NYU Black Renaissance Noire Winter 2014 - Page 148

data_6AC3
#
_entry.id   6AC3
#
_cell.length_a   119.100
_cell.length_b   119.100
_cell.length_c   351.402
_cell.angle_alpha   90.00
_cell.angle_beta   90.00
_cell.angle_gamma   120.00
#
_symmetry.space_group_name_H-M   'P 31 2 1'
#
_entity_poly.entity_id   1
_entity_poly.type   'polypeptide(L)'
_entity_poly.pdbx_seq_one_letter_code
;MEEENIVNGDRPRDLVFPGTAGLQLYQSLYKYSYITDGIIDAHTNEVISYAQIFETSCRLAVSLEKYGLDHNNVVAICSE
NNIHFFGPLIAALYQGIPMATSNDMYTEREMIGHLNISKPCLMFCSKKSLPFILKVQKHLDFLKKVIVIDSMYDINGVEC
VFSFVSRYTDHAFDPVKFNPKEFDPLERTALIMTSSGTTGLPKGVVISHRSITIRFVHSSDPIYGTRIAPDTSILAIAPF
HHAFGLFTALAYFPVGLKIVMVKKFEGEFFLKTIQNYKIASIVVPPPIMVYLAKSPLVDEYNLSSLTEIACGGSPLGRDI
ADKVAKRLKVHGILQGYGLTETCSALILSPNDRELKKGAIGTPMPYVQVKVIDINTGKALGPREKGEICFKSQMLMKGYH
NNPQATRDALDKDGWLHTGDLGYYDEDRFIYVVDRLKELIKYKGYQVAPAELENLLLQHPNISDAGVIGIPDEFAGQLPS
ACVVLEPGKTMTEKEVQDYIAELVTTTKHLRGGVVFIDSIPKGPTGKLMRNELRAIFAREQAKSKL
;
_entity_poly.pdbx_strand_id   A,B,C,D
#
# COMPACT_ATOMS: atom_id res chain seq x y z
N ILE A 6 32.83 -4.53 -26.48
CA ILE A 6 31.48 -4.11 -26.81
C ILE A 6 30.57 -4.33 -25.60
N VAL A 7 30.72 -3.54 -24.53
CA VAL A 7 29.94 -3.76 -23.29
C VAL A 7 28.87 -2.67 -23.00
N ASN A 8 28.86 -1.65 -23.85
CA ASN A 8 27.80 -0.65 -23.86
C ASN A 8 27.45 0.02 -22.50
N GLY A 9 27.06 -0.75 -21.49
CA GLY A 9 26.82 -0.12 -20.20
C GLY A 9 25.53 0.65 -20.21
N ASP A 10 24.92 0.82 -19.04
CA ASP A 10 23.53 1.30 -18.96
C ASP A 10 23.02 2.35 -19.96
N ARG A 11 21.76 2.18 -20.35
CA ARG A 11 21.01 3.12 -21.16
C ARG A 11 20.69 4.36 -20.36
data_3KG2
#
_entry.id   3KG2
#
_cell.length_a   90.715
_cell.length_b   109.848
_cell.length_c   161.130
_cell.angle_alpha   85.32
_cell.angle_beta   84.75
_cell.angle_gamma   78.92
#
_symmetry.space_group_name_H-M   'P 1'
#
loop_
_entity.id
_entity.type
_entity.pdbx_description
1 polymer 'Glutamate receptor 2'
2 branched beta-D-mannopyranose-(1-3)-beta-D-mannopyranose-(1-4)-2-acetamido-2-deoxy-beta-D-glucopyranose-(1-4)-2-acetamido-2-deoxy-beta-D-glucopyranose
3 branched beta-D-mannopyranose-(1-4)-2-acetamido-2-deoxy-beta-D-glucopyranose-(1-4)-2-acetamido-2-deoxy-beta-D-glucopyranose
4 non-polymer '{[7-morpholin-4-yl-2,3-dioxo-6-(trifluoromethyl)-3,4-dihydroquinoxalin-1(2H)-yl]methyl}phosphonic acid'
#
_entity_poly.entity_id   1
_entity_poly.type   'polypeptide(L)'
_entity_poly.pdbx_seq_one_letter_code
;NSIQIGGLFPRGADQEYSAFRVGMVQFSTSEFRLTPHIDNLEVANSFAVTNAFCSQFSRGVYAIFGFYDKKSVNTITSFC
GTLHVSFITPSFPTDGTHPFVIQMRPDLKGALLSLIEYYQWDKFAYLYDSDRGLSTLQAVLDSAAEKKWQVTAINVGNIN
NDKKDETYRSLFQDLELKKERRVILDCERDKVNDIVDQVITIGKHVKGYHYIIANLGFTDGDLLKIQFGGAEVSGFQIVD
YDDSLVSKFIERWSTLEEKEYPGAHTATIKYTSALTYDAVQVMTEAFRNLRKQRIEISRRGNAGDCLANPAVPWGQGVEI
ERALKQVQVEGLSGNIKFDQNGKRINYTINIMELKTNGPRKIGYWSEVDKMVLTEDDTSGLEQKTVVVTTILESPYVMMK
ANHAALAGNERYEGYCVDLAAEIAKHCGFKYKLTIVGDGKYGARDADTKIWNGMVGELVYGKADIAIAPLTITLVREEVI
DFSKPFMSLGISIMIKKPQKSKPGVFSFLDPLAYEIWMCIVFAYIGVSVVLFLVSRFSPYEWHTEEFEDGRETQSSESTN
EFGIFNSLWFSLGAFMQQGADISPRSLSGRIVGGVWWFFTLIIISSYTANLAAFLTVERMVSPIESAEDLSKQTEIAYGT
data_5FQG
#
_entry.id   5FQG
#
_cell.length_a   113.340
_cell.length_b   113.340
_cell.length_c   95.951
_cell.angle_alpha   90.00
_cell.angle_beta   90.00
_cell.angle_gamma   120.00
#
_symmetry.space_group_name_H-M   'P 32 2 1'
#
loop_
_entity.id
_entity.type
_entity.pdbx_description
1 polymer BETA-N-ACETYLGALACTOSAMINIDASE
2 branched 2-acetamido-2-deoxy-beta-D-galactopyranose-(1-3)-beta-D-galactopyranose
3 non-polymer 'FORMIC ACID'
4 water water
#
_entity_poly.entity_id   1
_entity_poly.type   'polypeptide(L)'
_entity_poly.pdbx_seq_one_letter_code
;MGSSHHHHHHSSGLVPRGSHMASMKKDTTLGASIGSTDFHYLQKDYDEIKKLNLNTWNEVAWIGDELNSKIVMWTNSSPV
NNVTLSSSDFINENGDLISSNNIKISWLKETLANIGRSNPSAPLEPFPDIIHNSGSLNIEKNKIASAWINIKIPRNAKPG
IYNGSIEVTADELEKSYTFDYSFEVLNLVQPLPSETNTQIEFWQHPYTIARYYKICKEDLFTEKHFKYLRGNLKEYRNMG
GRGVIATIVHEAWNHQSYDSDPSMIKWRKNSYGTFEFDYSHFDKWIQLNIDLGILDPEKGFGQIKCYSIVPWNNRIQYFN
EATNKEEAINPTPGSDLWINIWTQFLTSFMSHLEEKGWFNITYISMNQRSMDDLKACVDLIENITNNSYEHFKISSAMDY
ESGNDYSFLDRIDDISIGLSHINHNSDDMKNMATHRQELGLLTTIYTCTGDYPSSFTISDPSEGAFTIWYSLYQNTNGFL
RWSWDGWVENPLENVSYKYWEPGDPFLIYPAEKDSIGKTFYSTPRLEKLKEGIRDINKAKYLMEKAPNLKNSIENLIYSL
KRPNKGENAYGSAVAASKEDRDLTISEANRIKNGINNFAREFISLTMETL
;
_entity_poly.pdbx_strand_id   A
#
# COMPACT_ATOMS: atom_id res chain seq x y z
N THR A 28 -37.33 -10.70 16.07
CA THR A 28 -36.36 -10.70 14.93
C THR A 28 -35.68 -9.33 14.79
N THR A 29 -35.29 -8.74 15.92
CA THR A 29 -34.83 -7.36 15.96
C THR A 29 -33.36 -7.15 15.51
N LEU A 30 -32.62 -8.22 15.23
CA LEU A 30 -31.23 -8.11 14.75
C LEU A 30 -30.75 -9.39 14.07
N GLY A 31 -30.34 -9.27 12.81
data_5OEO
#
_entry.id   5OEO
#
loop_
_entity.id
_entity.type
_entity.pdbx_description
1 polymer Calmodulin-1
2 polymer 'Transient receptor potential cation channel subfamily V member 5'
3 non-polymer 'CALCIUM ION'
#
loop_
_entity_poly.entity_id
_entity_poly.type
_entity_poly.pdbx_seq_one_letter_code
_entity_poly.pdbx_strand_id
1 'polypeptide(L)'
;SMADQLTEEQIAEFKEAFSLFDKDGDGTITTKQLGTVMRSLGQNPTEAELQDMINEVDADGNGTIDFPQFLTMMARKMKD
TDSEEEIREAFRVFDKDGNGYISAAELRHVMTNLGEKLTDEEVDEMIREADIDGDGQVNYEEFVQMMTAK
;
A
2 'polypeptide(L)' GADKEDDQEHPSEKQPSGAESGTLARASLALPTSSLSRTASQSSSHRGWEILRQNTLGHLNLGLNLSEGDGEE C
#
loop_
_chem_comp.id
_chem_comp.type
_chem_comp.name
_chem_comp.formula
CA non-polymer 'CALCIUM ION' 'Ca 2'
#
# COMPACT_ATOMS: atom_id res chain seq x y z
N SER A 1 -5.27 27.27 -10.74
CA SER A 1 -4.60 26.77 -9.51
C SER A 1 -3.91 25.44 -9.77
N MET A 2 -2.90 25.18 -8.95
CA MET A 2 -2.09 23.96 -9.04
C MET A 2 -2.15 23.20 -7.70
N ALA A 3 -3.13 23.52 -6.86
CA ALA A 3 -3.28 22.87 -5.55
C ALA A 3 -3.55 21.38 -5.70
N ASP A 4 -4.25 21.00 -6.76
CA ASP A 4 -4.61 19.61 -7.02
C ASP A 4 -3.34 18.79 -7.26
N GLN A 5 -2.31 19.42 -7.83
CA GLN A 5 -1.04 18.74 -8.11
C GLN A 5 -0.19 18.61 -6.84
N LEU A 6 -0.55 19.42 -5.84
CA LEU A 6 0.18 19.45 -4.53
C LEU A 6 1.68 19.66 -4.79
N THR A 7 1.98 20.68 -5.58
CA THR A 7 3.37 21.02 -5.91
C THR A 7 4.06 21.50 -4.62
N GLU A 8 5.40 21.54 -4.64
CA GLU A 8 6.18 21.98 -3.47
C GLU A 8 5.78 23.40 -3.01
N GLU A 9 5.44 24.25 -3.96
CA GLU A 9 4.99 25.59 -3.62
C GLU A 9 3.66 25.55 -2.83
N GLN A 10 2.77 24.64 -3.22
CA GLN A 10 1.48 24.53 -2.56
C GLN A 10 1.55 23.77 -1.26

146 Not surprisingly, race-based programming on public television contributed to a backlash. In fall 1968, some public television outlets beyond New York City complained that net, which developed original programs for the educational television network, was “heavily slanted in favor of the left” and lacked balance. Since few local stations had the resources to create programming, this was a clear effort to censor net productions. Greaves recalled that while net’s management was, at times, uncomfortable with the program’s coverage of entities such as Malcolm X or the Nation of Islam, there were no efforts to silence Black Journal. But now there was increasing pressure to do so. A few months later net officials formally disputed the charges of bias, arguing that at the heart of the complaints were objections to “n.e.t.’s dealing with social problems, changes and conflicts.” The network chief defiantly declared that the “obligation of n.e.t… is to report American life as it exists.” However, shortly after this debate the Ford Foundation and the Corporation for Public Broadcasting forged a blueprint for public television that would bring more conservative and middle-of-theroad viewpoints into rotation, especially in public affairs. This was a harbinger for the end of Ford’s dominance in educational broadcasting — the cpb, chartered by Congress, was to take over Ford’s role. The long-range plan was for cpb to establish the Public Broadcasting System which would replace net in making all broadcasting decisions in consultation with individual stations and producers. This institutional restructuring, along with the politically-charged attacks on attention to social justice, effectively cut the fragile safety net on which Black Journal relied. The staff of Black Journal used the community mobilization tactics rooted in the civil rights movement to rally support for the program’s survival. “If the black community across America wants to maintain the show on the air, it must demonstrate its concern through letters, petitions, etc.,” Greaves declared. Articles appeared in local black newspapers and national periodicals like Jet and Ebony proclaiming “Black Journal Must Be Saved.” The Chicago Defender, appealing to its readers’ racial consciousness, asked “will the real ‘Blacks’ step forward and give financial and written encouragement to the producers, technicians and directors of ‘Black Journal’?” Milwaukee’s black newspaper, and its peers across the country, made it a matter of urgency and encouraged readers to bombard their local public television affiliates with postcards expressing their concerns. The hope was that net would use such petitions as ammunition in their fundraising and program planning. Ebony went so far as to predict that Black Journal was going off the air, and quoted Greaves: “It’s an insult to the black community that 10 percent of all network budgets aren’t geared to black programming,” he said. This strategy encouraged black viewers to articulate their stake in having some ownership over public television, and to convey to the network and funding agencies that blacks comprised a constituency to be reckoned with. Black media professionals also had an investment in Black Journal’s success — it presaged the possibility of regular, full-time, black-run programming and employment. One African American organization, the National Newspaper Publishers Association, issued a resolution that urged continuation of the program. An author of the motion, Georgia legislator and sncc veteran Julian Bond, said “The only one-hour Black television program is to be taken off the air. Out of the 1800 hours of air time per month, you would think that Black people would have at least one of these hours.” Similarly, the all-black National Association of Television and Radio Announcers signaled these expectations when they awarded a Golden tv Award to Black Journal at its annual meeting. Black Journal had literally become the “gold standard.”